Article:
My vote for worst would be an oversize big cable knit sweater...material nearly irrelevant...its like a magnet for anything...metal, wood and next to impossible to get even most of the slivers/chips out...wore it once when in a hurry (you know, those short stops that end up being most of an afternoon?) and can't use it for anything else but that again.

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  • mochinist
    replied
    Originally posted by doctor demo
    I was standing about five feet away and up stream from the Cincinnati the other day waiting for it to complete a pass and out of nowhere a fingernail sized blue chip came in under My ball cap and over My glasses and stuck in the corner of where My eye lid meets My nose. I guess I'm going to have to switch to a full face shield and wear the hat backwards.

    Steve
    I ended up with a nice lil sliver in my eye one time, I was deburring a part on the deburr wheel and the sliver managed to bounce off my cheek, then the inside of my safety glasses, then into my eye

    Goggles would probably be the best thing to wear, but the newer safety glasses seem to wrap and hug my face better than the old ones did and I just stick with those.

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  • doctor demo
    replied
    Originally posted by mochinist
    I use a chip shield or try and stand out of the way of flying chips.
    I was standing about five feet away and up stream from the Cincinnati the other day waiting for it to complete a pass and out of nowhere a fingernail sized blue chip came in under My ball cap and over My glasses and stuck in the corner of where My eye lid meets My nose. I guess I'm going to have to switch to a full face shield and wear the hat backwards.

    Steve

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  • rockrat
    replied
    Leather is good but only the wife likes to see me in the chaps.

    I do have both leather and denim aprons. They both work well. But the best clothing I use is denim overalls. Jump into them and head to the shop. Jump out of them when I go inside for lunch or at the end of the day. If it is cold out, insulated long johns are underneath to keep warm.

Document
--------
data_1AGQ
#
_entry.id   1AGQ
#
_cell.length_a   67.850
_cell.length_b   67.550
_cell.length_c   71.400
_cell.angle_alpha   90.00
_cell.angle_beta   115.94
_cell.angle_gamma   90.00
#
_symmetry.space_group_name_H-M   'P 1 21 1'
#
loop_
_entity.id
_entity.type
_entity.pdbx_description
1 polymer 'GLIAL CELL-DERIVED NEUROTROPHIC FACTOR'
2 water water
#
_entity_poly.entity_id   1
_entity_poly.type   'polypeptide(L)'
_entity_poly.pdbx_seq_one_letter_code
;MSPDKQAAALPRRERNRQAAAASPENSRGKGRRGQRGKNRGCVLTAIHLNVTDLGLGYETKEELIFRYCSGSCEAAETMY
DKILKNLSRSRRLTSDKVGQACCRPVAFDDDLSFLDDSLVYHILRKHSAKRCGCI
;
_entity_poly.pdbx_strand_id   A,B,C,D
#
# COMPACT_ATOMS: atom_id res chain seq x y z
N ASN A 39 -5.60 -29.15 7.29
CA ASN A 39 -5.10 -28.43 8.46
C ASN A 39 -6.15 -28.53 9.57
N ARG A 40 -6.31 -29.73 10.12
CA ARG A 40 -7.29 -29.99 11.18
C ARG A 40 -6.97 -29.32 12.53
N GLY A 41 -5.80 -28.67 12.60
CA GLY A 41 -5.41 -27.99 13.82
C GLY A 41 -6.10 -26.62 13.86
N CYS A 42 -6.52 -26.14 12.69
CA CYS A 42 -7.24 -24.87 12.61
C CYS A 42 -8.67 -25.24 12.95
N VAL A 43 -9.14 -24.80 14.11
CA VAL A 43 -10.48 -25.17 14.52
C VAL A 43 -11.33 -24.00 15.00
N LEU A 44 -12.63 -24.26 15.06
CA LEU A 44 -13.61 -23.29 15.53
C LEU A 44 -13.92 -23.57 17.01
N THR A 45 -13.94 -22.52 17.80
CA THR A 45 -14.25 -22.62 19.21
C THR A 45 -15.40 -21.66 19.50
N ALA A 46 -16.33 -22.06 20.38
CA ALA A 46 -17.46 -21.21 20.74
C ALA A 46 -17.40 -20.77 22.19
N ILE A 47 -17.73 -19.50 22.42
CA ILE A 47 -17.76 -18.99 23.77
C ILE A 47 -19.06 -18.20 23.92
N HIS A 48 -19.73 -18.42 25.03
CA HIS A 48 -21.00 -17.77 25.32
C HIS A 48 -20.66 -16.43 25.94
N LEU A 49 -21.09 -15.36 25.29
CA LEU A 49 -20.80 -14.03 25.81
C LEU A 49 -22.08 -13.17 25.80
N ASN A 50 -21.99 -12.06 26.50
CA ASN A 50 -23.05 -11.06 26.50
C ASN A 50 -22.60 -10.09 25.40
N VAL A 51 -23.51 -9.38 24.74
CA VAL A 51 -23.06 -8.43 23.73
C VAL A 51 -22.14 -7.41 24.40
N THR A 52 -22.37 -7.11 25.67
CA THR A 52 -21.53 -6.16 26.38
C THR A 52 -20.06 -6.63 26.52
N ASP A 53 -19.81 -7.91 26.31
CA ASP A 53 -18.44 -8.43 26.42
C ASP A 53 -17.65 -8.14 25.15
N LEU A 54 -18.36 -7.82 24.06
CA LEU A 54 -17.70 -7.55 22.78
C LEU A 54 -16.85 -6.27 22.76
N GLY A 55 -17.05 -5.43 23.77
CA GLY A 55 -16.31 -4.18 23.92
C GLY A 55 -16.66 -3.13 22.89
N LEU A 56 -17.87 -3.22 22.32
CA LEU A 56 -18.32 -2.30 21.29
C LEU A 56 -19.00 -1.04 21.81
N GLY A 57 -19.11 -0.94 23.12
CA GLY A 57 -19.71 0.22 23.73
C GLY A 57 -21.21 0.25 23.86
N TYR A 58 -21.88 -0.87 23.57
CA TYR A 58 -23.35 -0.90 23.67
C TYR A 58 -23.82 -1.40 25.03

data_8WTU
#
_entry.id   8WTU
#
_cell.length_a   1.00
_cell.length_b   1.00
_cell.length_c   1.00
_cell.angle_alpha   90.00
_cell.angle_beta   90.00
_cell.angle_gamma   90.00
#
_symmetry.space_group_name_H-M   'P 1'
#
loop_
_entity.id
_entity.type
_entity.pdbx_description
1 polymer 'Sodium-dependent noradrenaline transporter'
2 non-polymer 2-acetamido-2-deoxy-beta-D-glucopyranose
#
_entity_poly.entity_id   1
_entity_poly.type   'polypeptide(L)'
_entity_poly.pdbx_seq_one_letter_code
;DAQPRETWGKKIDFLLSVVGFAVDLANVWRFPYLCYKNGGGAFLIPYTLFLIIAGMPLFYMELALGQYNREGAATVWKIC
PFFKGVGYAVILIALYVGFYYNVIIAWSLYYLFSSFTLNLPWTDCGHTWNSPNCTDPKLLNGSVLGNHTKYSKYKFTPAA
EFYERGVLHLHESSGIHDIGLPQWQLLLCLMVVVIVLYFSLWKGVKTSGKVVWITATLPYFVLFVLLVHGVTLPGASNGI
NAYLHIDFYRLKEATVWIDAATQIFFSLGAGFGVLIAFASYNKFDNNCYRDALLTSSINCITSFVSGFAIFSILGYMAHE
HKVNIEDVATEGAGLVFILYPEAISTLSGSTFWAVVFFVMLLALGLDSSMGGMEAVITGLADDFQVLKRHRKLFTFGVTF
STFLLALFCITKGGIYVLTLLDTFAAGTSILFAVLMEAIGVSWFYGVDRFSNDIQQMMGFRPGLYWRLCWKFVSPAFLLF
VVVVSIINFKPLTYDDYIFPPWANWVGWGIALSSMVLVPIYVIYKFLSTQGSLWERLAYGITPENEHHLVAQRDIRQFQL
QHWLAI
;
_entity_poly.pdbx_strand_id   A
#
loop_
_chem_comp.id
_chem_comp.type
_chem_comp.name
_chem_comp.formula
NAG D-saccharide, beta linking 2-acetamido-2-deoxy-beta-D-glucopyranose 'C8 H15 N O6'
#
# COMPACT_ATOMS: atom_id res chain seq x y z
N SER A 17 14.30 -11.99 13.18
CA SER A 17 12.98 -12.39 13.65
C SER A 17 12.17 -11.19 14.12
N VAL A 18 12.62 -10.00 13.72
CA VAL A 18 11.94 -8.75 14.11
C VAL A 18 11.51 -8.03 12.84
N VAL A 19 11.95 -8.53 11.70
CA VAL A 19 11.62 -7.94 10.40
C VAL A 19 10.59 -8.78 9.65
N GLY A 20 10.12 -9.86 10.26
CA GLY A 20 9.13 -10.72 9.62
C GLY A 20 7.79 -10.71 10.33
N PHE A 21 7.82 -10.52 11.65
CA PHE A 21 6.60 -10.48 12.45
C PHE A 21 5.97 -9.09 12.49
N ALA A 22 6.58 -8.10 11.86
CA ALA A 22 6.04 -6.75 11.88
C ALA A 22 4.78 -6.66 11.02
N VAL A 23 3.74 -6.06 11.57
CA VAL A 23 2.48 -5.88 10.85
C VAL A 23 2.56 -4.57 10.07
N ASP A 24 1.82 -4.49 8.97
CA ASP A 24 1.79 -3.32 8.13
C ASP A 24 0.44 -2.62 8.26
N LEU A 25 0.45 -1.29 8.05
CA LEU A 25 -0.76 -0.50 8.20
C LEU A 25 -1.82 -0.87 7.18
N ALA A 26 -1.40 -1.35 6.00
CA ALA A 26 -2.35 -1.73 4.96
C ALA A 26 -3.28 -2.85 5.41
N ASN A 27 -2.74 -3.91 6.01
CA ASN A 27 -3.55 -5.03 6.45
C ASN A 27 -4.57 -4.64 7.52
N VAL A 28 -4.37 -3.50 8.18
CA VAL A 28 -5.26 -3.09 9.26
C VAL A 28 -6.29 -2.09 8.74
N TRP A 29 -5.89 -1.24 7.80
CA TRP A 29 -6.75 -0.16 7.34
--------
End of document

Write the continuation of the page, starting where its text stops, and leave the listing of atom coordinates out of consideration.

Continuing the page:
Multiple sets are a good thing as well. I have been called "The Fonz" as I run out to the auto parts store due to the colors. It fun if nothing else.

    rock~

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  • QSIMDO
    replied
    Larger machines is the answer of course.

    My lathe is too light to take decent cuts & be done so there's tiny little ringlets and chips 'til hell won't have any more.

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  • mochinist
    replied
    I use a chip shield or try and stand out of the way of flying chips, leather is nice when they cant be avoided, but gets awfully hot here in AZ.

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  • lakeside53
    replied
    Denim, leather etc - all work fine.

    But... what's the worst? IMO... Polarfleece... My shop get real cold, and Polarfleece abounds on the coathooks by the door, but every chip from the mill will stick INTO the fleece, either by melt or just "grab". Of course, only an idiot wears PF in front of a mill
    Last edited by lakeside53; 12-25-2010, 12:44 PM.

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  • smiller6912
    replied
    The shop apron has always been the machinists first choice for a reason.
    That's what they are made for.